The National Association of Colleges and Employers recommends shooting for a 65 percent response rate for such data, which is also used in determining college rankings.
In 2013, Fordham had a 55 percent response rate. So when Fordham’s Office of Career Services recently reported a response rate of more than 90 percent from the Class of 2014, it was enough to make other universities take note and ask what the folks at Fordham were doing right.
Most universities gather job placement information at graduation, but follow-up is often weak, with data rarely being updated.
All that changed at Fordham when an anonymous donor took a serious interest in career services, and wanted to spur real change.
And while some of the changes are obvious, like career services’ new facilities at Rose Hill, other powerful changes are behind the scenes, like the implementation of a new technology platform called CareerInsights, which organizes the data.
“We had to have a system that gave us real-time data, and students having access was just a dream,” said Stefany Fattor, director of career services. “We bought the platform and worked with the institutional research department to formulate the questions, many of which were mission-driven, like how many people go into service upon graduating.”
Nationwide, reporting job placement based on less than a 100 percent response rate is common practice. But the incomplete data does not necessarily reflect what’s actually going on with graduates, said Bernie Stratford, director of experiential education. Some students may have found part-time jobs but are continuing to look for permanent positions. They’re actually still looking for work, but the data says they’ve found a job.
“If we are able to collect 100 percent of the tuition from our students, we certainly need to provide career services for 100 percent of our students,” said Stratford.
The career services office has responded by aggressively pursuing students during and after graduation to find out where they are and what they need. This past spring the staff used pencil-and-paper surveys to gather information from seniors as they arrived to pick up their caps and gowns for graduation. The process provided detailed information on nearly 1,200 of the 1,938 graduates. The survey responses were then entered into CareerInsights.
Questions were also tailored to focus on the core curriculum experience for all undergraduates, business and liberal arts students alike—the Gabelli School of Business students participate in one of the most liberal arts-enriched business curriculums in the country. With the ultimate goal of a 100 percent response rate, current students will be able to refer to CareerInsights when picking a major and ultimately a career.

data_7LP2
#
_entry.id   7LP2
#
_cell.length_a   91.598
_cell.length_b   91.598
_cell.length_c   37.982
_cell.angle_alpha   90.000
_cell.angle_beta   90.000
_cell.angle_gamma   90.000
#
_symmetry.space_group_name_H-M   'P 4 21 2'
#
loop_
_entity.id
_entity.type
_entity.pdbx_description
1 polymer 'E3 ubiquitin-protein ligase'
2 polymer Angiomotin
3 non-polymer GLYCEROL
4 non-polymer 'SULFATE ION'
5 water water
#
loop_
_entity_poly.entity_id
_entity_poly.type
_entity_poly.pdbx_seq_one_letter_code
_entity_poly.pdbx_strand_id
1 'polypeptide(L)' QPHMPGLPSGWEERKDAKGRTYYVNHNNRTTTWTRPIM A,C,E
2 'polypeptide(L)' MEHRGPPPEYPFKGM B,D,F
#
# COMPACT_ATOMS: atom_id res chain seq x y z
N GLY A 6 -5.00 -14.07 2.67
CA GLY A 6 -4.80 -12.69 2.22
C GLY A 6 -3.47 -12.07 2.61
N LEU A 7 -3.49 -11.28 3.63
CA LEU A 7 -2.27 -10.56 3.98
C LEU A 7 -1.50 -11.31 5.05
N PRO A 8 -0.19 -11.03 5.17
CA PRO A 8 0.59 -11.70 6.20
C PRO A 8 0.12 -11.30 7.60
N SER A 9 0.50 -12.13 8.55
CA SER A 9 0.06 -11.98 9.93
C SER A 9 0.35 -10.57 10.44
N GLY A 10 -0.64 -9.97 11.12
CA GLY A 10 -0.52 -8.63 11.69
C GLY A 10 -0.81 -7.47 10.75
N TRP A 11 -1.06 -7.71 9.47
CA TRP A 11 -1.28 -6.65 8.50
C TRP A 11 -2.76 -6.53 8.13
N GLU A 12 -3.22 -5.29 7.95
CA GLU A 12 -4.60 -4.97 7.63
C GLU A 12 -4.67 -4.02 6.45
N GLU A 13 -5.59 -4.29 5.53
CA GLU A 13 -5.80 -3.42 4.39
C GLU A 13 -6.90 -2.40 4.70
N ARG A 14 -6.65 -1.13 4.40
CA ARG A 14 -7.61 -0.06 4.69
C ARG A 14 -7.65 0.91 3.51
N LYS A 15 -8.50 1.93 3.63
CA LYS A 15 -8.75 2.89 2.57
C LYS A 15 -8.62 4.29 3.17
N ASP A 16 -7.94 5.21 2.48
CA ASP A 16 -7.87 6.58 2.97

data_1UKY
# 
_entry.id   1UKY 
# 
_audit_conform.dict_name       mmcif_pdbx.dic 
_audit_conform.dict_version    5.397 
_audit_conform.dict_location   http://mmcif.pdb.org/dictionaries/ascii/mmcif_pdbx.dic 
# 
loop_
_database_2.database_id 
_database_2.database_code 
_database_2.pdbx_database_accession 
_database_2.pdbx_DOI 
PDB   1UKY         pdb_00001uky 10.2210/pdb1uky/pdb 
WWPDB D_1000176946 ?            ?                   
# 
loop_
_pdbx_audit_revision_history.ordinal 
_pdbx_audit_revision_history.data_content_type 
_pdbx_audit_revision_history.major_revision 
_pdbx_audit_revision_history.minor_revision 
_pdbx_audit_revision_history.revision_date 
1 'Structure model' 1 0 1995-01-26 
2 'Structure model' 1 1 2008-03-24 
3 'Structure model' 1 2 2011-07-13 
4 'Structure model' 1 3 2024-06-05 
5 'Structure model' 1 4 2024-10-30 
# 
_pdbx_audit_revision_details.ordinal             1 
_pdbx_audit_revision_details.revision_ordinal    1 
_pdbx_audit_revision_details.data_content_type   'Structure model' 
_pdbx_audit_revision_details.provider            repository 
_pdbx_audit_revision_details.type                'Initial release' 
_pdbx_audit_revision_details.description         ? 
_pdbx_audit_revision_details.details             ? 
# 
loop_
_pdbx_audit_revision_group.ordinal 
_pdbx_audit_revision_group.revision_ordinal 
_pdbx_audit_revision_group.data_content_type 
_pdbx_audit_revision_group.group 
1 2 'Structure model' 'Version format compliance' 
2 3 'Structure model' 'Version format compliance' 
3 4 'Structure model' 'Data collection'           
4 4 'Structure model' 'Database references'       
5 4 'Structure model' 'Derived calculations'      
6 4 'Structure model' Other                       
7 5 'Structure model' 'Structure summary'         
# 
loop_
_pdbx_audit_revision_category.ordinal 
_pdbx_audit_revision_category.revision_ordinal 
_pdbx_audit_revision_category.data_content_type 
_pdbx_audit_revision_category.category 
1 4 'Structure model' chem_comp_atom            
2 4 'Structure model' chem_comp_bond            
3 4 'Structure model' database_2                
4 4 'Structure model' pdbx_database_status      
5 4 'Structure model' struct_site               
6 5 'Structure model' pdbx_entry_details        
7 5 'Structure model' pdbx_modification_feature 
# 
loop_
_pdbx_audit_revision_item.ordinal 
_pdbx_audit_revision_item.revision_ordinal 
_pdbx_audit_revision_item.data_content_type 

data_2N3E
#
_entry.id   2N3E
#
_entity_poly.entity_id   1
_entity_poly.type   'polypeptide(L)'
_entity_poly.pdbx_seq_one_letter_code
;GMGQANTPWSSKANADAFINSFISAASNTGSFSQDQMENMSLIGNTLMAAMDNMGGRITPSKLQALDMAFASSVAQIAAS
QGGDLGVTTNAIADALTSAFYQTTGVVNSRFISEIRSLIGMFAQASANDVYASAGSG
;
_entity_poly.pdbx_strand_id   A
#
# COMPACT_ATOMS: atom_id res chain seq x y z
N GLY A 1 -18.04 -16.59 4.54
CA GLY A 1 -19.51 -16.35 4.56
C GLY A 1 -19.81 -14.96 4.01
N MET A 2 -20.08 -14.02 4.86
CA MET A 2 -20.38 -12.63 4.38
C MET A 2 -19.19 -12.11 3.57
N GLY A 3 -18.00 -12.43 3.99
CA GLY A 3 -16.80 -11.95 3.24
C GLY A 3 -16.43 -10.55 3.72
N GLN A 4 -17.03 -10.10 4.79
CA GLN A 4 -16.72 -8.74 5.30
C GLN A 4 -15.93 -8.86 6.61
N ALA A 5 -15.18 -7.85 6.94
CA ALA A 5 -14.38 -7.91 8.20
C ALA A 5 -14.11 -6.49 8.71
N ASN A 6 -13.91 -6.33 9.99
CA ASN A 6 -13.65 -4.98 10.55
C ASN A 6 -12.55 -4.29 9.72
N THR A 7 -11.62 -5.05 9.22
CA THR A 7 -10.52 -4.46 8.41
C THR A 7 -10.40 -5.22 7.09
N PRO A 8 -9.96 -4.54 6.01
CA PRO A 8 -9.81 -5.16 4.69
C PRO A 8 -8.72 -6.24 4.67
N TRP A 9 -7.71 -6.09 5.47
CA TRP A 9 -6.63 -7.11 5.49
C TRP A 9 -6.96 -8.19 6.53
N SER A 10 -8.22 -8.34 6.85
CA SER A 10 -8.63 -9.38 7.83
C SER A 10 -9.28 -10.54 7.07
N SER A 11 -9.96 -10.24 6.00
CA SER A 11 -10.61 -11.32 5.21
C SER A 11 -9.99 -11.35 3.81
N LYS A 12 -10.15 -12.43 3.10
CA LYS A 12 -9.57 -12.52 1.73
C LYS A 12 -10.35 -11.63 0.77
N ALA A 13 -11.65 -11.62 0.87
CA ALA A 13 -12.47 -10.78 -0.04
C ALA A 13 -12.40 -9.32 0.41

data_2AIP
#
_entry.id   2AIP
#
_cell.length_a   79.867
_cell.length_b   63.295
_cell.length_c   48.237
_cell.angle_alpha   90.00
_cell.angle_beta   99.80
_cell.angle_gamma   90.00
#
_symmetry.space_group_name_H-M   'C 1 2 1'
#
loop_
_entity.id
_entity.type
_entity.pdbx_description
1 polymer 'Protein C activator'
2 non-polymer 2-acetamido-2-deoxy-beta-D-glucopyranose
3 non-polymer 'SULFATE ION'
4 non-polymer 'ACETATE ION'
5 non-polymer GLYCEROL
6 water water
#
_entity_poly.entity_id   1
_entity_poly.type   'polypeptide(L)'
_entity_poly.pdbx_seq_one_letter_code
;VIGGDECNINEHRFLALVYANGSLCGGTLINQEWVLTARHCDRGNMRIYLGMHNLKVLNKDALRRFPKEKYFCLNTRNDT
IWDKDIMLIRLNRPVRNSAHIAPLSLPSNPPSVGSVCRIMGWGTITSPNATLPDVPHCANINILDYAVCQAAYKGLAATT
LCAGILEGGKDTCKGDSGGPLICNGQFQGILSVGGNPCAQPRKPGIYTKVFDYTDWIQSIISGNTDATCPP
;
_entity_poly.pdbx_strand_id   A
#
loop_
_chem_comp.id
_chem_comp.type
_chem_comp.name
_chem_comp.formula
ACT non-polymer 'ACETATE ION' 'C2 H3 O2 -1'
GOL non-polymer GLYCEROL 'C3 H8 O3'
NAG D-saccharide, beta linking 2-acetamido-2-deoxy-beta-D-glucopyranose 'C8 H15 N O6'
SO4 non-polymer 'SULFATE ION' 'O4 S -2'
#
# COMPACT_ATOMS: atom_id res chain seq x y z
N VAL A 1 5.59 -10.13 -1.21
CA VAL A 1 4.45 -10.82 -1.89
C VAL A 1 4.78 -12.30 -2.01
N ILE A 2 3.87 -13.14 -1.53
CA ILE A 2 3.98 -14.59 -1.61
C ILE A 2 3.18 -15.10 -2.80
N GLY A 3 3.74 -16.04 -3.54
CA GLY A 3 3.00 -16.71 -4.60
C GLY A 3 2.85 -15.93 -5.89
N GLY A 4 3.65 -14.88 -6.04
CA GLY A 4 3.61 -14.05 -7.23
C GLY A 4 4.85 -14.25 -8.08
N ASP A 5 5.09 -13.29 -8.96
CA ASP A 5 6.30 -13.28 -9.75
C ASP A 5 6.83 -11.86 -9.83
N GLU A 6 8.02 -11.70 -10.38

“The Class of 2018 will have an enhanced and robust database where everyone has a file,” said Stratford. “This will be a viable tool where students can go in and show to their parents the career history of, say, all the philosophy majors at Fordham. It will assist us in transforming the perception and the power of the liberal arts in today’s marketplace.”
For student data not collected at graduation, career services divvied up the unanswered surveys among 20 counselors. The counselors spent the summer months tracking down the owners of the unanswered surveys, and, more important, offering services to those still looking for jobs.
“This is where the real value of the new system comes in,” said Fattor. “We had real-time data on those students still seeking jobs and we were able to reach out directly to them.”
This year’s freshmen were introduced to CareerInsights after beginning their first installment of Fordham Futures, an “introspective, nonlinear, career planning and professional program” that spans all eight semesters that students attend Fordham.
“In the end this is really all about school spirit, because when students open and update their CareerInsights accounts, they help themselves, their classmates, and their school,” said Stratford. “So if a junior has an internship or two, I tell them to put it in the system, share the information.
“As an institution, what we’re doing will change the culture of career services. At 100 percent response, we will get honest data,” he said. “It may not be as flattering [as a 65 percent response from job holders], but instead of looking the other way, we’ll be able to help graduates who haven’t found work. And while we’re moving on with our current students, we’re not abandoning alumni.”